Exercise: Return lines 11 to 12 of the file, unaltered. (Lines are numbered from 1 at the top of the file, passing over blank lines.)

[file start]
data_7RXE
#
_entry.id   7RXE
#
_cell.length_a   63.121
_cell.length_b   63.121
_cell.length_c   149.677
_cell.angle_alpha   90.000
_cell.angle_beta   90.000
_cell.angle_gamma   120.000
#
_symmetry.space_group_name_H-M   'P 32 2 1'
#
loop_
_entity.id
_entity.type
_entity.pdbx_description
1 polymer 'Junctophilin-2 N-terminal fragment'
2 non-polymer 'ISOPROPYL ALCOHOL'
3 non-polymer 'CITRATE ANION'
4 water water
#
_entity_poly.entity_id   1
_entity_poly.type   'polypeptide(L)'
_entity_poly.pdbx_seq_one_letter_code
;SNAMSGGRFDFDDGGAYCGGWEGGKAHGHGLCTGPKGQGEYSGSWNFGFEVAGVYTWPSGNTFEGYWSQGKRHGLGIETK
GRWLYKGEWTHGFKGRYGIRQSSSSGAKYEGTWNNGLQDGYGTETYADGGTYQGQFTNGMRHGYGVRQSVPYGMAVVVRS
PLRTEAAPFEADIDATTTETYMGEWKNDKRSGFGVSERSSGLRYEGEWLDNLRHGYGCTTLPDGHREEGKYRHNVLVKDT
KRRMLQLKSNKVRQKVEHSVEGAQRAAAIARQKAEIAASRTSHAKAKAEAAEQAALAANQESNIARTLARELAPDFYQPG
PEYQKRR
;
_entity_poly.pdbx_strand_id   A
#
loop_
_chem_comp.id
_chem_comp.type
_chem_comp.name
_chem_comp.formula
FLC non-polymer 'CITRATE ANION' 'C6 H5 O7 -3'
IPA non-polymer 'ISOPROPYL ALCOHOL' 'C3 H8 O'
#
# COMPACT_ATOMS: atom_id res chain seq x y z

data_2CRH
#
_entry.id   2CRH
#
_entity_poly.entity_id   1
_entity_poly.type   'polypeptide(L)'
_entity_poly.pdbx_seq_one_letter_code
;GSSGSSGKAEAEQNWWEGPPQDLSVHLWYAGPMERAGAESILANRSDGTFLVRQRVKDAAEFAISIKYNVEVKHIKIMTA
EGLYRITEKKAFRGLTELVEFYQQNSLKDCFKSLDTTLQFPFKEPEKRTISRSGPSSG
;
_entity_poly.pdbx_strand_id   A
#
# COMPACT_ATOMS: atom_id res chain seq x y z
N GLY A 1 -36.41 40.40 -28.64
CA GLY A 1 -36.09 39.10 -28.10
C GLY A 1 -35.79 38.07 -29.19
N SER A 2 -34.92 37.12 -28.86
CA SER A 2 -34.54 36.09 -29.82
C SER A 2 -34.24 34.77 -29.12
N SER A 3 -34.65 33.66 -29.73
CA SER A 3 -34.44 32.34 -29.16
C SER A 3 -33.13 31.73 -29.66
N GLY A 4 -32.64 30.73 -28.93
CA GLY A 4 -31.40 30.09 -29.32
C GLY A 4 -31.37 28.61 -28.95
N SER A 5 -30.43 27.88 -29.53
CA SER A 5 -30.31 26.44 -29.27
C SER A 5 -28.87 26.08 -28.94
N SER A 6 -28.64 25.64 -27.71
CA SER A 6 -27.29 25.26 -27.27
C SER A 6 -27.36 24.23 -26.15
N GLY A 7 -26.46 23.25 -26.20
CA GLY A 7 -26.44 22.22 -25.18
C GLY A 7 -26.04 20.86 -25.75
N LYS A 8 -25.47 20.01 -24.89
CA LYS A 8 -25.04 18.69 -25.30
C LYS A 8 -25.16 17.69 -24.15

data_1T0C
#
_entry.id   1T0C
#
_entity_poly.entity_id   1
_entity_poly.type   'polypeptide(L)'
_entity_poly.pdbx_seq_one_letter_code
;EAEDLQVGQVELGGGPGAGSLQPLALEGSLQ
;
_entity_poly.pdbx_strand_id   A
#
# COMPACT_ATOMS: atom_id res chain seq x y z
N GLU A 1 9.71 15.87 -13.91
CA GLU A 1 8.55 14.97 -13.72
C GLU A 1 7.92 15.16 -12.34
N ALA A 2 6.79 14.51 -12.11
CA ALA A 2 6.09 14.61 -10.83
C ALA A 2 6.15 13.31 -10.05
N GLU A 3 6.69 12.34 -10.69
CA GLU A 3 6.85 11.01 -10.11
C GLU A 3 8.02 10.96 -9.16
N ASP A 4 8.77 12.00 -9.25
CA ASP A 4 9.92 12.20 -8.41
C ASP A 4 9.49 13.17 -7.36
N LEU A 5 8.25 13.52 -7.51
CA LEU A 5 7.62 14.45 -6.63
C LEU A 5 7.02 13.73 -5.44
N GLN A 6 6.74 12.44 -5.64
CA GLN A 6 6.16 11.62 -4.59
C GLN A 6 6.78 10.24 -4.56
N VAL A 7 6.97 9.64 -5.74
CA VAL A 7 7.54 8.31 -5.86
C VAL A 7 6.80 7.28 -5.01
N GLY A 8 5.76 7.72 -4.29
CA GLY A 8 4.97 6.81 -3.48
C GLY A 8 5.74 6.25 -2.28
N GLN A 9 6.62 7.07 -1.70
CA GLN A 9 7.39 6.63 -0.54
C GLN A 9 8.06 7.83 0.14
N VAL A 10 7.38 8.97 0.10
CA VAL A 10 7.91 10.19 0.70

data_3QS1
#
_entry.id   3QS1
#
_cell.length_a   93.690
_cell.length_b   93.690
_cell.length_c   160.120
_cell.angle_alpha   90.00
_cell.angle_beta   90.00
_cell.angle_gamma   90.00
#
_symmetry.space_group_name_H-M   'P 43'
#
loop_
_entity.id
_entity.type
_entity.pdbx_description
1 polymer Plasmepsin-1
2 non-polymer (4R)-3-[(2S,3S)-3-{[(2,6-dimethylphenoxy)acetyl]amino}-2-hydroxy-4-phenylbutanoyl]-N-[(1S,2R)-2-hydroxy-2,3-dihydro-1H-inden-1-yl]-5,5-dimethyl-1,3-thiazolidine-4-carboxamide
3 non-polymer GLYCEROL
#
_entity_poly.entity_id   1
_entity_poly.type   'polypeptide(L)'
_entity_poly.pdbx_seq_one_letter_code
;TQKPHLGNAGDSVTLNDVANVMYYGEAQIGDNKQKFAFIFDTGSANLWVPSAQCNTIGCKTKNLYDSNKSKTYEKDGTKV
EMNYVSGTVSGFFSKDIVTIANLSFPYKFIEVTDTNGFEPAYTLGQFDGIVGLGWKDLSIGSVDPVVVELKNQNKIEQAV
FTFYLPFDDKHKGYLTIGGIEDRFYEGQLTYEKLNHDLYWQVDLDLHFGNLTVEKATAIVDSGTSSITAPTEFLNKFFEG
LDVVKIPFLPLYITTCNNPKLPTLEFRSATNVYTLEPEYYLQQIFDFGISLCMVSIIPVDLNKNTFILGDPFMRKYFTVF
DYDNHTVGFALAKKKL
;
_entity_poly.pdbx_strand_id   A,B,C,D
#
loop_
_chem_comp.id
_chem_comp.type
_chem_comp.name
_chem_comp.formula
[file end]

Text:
#
_symmetry.space_group_name_H-M   'P 32 2 1'